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Is this the new Bianchi Oltre XR4 CV aero bike?

New Bianchi XR4 CV breaks cover at the Tour de Suisse

Is this the new Bianchi Oltre XR4 CV? The photo was posted by the Bianchi sponsored Lotto NL Jumbo team on its Twitter page during the Tour de Suisse this week, and the UCI’s list of approved frames and forks shows that the Italian bike company registered a new bike, the Oltre XR4 CV, on 23rd March 2016. 

Of course, our speculation could be well off, but there’s every reason to suggest this is the new bike listed on the UCI’s approved list. The Oltre was first introduced in 2012, updated with the Oltre XR2 in 2014, and apart from the cheaper Oltre XR1 last year and the superlight Specialissima, there hasn’t been an update to Bianchi’s flagship race bike since, so you could say it’s due for an overhaul. 

If the XR4 really is the new bike, it would seem Bianchi has skipped the XR3. Maybe it’s saving that name for another new model, maybe it’s saving itself from embarrassing associations with Ford’s iconic Escort hot hatch from the 90s?

We know what the CV stands for, that’s CounterVail, a technology designed to dampen vibrations and first introduced on the Infinito CV endurance bike a number of years ago. 

Bianchi Infinito CV Disc - countervail decal

It would be no surprise if Bianchi has infused its flagship race bike with this CounterVail technology, which integrates a special material into the carbon fibre layup. It rolled out the same tech in its Specialissima after being well received on the Infinito CV and racers need comfort and smoothness as much as sportive riders.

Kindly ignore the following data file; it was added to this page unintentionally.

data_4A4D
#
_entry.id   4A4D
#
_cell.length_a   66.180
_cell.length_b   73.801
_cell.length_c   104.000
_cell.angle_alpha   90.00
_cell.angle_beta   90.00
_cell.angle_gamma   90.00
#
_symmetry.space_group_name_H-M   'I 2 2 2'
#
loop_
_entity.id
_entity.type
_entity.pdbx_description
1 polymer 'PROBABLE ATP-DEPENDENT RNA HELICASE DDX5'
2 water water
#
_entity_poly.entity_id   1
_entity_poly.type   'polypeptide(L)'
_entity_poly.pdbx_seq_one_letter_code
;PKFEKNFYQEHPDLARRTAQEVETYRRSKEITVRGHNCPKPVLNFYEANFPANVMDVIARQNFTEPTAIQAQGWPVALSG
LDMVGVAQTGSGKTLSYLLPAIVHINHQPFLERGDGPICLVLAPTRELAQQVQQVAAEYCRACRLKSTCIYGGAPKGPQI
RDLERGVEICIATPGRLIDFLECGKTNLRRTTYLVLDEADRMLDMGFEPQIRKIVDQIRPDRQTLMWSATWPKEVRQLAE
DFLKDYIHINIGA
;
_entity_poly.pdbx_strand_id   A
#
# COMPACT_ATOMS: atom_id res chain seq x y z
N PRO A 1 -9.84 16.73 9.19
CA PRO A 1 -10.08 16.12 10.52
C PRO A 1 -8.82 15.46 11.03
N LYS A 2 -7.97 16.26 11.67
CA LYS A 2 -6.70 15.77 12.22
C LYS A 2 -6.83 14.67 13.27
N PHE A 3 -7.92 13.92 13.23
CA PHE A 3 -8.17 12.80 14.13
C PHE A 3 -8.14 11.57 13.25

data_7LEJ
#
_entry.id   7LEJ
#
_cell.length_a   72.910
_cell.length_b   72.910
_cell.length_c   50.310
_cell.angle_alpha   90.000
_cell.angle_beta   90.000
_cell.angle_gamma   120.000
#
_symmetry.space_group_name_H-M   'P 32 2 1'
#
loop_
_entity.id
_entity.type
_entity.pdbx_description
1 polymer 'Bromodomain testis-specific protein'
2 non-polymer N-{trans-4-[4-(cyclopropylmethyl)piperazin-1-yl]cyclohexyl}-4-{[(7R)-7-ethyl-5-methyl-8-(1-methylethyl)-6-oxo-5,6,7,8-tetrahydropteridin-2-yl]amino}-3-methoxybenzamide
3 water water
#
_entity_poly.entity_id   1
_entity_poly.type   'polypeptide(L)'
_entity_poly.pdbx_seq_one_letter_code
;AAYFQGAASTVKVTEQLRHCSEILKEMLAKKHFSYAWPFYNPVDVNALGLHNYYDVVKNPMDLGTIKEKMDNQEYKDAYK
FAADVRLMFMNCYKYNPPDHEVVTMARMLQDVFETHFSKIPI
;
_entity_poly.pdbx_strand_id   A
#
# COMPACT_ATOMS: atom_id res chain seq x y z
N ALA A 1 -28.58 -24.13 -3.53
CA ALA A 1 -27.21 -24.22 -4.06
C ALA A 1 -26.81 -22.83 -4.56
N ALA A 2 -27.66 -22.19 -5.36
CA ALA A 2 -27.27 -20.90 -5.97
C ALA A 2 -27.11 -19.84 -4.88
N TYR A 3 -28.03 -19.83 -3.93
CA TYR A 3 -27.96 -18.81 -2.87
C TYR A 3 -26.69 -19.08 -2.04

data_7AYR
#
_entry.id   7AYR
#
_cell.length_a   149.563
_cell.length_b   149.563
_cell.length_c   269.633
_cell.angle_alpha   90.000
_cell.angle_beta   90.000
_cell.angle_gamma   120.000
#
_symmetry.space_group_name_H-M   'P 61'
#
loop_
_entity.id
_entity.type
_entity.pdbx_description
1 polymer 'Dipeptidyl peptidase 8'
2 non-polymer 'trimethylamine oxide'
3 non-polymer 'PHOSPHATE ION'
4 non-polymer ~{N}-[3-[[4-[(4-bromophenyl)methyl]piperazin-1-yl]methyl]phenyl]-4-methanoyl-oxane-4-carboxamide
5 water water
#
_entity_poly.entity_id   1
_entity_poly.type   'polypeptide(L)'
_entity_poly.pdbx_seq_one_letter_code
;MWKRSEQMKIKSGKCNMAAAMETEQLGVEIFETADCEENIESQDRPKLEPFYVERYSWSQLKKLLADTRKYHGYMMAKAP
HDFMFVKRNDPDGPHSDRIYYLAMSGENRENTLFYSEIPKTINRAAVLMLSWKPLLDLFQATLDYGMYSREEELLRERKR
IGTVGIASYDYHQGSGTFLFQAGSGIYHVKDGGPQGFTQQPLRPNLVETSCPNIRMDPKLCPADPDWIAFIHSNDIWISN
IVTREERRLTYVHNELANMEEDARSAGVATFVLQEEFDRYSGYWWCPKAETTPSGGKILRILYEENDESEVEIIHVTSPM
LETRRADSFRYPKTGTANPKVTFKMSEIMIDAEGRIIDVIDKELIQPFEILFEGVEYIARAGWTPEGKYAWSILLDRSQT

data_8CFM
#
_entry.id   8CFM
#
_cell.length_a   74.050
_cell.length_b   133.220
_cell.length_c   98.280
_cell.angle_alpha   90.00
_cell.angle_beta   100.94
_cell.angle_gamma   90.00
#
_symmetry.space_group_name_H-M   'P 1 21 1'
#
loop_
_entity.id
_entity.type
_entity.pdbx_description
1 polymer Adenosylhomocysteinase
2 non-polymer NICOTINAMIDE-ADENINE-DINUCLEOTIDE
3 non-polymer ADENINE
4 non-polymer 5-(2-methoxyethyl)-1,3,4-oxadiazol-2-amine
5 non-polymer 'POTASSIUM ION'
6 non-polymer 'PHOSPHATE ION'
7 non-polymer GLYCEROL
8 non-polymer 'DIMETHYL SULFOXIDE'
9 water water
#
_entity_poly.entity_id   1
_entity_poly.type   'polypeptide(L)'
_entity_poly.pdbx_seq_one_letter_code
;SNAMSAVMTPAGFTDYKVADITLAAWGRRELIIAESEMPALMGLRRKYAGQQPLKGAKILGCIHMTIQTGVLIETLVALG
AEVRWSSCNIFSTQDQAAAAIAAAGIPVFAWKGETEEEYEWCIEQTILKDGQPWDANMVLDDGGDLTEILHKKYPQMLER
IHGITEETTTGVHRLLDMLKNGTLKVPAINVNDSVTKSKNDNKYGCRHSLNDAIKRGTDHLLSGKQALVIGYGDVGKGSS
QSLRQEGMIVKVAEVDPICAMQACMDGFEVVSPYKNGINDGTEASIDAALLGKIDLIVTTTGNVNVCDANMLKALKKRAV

The photo doesn’t give us much to go on, but enough to suggest that Bianchi has refined the shape of the tubes presumably to increase its aerodynamic efficiency. The down tube has a different profile to the current XR2, the seatstays meet the seat tube well below the top tube, and the head tube area looks to have been tweaked. 

It’s also clear that Bianchi has sought to increase rear end stiffness, a likely request from the racers, with much chunkier profile seat stays and beefed up chain stays. We guess the extra vibration damping qualities of the CounterVail technology has allowed the designers to move away from the previously very skinny rear stays, presumably maintaining a similar level of compliance.

One other very clear change is the switch to Shimano’s Direct Mount brake calipers. No sign of disc brakes...

That's all we know for now, once we know more, we'll update this story.

David worked on the tech team from 2012-2020. Previously he was editor of and before that staff writer at RCUK. He's a seasoned cyclist of all disciplines, from road to mountain biking, touring to cyclo-cross, he only wishes he had time to ride them all. He's mildly competitive, though he'll never admit it, and is a frequent road racer but is too lazy to do really well. He currently resides in the Cotswolds, and you can now find him over on his own YouTube channel David Arthur - Just Ride Bikes

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